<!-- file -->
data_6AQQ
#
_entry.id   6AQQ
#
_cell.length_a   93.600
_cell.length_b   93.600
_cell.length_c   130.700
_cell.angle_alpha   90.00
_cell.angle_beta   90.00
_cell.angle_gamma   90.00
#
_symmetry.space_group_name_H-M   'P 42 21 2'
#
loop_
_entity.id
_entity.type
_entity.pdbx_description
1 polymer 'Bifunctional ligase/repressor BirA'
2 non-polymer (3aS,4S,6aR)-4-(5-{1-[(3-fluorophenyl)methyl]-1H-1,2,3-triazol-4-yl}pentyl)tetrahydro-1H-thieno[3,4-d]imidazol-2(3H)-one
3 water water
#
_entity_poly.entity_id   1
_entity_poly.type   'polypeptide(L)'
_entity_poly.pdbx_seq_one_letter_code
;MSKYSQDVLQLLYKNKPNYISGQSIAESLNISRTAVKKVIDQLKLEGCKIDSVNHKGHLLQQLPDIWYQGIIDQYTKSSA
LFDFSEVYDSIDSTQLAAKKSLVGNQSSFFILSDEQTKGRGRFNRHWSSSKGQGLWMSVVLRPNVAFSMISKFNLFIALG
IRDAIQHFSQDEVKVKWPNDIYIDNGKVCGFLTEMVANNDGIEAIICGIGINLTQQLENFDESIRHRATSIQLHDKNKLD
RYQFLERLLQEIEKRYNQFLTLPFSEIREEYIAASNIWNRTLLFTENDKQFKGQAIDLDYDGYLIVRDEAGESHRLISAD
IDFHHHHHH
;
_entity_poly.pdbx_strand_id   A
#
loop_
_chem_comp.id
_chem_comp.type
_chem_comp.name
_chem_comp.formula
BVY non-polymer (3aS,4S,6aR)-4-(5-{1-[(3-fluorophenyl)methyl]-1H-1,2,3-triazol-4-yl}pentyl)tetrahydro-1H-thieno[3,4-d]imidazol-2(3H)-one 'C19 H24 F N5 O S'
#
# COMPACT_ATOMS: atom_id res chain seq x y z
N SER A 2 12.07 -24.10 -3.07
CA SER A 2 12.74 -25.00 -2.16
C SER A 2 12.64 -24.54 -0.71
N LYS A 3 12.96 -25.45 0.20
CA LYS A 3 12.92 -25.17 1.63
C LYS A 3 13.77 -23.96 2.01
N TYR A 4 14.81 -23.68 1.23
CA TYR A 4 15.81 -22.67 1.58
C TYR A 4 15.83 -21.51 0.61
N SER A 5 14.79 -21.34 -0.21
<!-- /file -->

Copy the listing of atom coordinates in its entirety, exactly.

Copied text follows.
data_6AQQ
#
_entry.id   6AQQ
#
_cell.length_a   93.600
_cell.length_b   93.600
_cell.length_c   130.700
_cell.angle_alpha   90.00
_cell.angle_beta   90.00
_cell.angle_gamma   90.00
#
_symmetry.space_group_name_H-M   'P 42 21 2'
#
loop_
_entity.id
_entity.type
_entity.pdbx_description
1 polymer 'Bifunctional ligase/repressor BirA'
2 non-polymer (3aS,4S,6aR)-4-(5-{1-[(3-fluorophenyl)methyl]-1H-1,2,3-triazol-4-yl}pentyl)tetrahydro-1H-thieno[3,4-d]imidazol-2(3H)-one
3 water water
#
_entity_poly.entity_id   1
_entity_poly.type   'polypeptide(L)'
_entity_poly.pdbx_seq_one_letter_code
;MSKYSQDVLQLLYKNKPNYISGQSIAESLNISRTAVKKVIDQLKLEGCKIDSVNHKGHLLQQLPDIWYQGIIDQYTKSSA
LFDFSEVYDSIDSTQLAAKKSLVGNQSSFFILSDEQTKGRGRFNRHWSSSKGQGLWMSVVLRPNVAFSMISKFNLFIALG
IRDAIQHFSQDEVKVKWPNDIYIDNGKVCGFLTEMVANNDGIEAIICGIGINLTQQLENFDESIRHRATSIQLHDKNKLD
RYQFLERLLQEIEKRYNQFLTLPFSEIREEYIAASNIWNRTLLFTENDKQFKGQAIDLDYDGYLIVRDEAGESHRLISAD
IDFHHHHHH
;
_entity_poly.pdbx_strand_id   A
#
loop_
_chem_comp.id
_chem_comp.type
_chem_comp.name
_chem_comp.formula
BVY non-polymer (3aS,4S,6aR)-4-(5-{1-[(3-fluorophenyl)methyl]-1H-1,2,3-triazol-4-yl}pentyl)tetrahydro-1H-thieno[3,4-d]imidazol-2(3H)-one 'C19 H24 F N5 O S'
#
# COMPACT_ATOMS: atom_id res chain seq x y z
N SER A 2 12.07 -24.10 -3.07
CA SER A 2 12.74 -25.00 -2.16
C SER A 2 12.64 -24.54 -0.71
N LYS A 3 12.96 -25.45 0.20
CA LYS A 3 12.92 -25.17 1.63
C LYS A 3 13.77 -23.96 2.01
N TYR A 4 14.81 -23.68 1.23
CA TYR A 4 15.81 -22.67 1.58
C TYR A 4 15.83 -21.51 0.61
N SER A 5 14.79 -21.34 -0.21